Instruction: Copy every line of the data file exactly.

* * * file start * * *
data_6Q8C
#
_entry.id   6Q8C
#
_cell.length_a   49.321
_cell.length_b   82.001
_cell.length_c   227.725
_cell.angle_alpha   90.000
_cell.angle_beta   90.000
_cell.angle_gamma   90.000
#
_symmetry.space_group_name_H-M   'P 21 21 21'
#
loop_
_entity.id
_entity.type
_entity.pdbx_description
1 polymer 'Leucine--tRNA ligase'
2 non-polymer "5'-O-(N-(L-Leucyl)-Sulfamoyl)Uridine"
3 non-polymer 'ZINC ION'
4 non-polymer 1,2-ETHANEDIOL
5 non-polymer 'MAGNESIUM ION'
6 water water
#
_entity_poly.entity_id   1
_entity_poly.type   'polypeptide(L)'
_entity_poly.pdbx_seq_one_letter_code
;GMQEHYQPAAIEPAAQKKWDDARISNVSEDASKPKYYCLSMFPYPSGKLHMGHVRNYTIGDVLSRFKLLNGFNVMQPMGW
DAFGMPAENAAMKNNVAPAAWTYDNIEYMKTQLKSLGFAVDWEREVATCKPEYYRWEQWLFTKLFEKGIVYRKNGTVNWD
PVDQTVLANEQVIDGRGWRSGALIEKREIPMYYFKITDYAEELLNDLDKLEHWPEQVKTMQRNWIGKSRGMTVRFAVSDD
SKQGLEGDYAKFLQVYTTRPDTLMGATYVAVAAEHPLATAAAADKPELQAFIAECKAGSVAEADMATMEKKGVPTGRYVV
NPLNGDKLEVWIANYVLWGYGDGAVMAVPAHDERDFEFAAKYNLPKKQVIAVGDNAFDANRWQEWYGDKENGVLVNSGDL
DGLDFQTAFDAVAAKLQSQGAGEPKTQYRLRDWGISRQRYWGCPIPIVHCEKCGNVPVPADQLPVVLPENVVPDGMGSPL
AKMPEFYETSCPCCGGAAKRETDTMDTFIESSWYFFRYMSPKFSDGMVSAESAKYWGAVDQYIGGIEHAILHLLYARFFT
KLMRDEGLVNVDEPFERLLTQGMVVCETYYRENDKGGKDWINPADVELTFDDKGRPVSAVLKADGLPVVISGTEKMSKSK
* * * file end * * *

data_6Q8C
#
_entry.id   6Q8C
#
_cell.length_a   49.321
_cell.length_b   82.001
_cell.length_c   227.725
_cell.angle_alpha   90.000
_cell.angle_beta   90.000
_cell.angle_gamma   90.000
#
_symmetry.space_group_name_H-M   'P 21 21 21'
#
loop_
_entity.id
_entity.type
_entity.pdbx_description
1 polymer 'Leucine--tRNA ligase'
2 non-polymer "5'-O-(N-(L-Leucyl)-Sulfamoyl)Uridine"
3 non-polymer 'ZINC ION'
4 non-polymer 1,2-ETHANEDIOL
5 non-polymer 'MAGNESIUM ION'
6 water water
#
_entity_poly.entity_id   1
_entity_poly.type   'polypeptide(L)'
_entity_poly.pdbx_seq_one_letter_code
;GMQEHYQPAAIEPAAQKKWDDARISNVSEDASKPKYYCLSMFPYPSGKLHMGHVRNYTIGDVLSRFKLLNGFNVMQPMGW
DAFGMPAENAAMKNNVAPAAWTYDNIEYMKTQLKSLGFAVDWEREVATCKPEYYRWEQWLFTKLFEKGIVYRKNGTVNWD
PVDQTVLANEQVIDGRGWRSGALIEKREIPMYYFKITDYAEELLNDLDKLEHWPEQVKTMQRNWIGKSRGMTVRFAVSDD
SKQGLEGDYAKFLQVYTTRPDTLMGATYVAVAAEHPLATAAAADKPELQAFIAECKAGSVAEADMATMEKKGVPTGRYVV
NPLNGDKLEVWIANYVLWGYGDGAVMAVPAHDERDFEFAAKYNLPKKQVIAVGDNAFDANRWQEWYGDKENGVLVNSGDL
DGLDFQTAFDAVAAKLQSQGAGEPKTQYRLRDWGISRQRYWGCPIPIVHCEKCGNVPVPADQLPVVLPENVVPDGMGSPL
AKMPEFYETSCPCCGGAAKRETDTMDTFIESSWYFFRYMSPKFSDGMVSAESAKYWGAVDQYIGGIEHAILHLLYARFFT
KLMRDEGLVNVDEPFERLLTQGMVVCETYYRENDKGGKDWINPADVELTFDDKGRPVSAVLKADGLPVVISGTEKMSKSK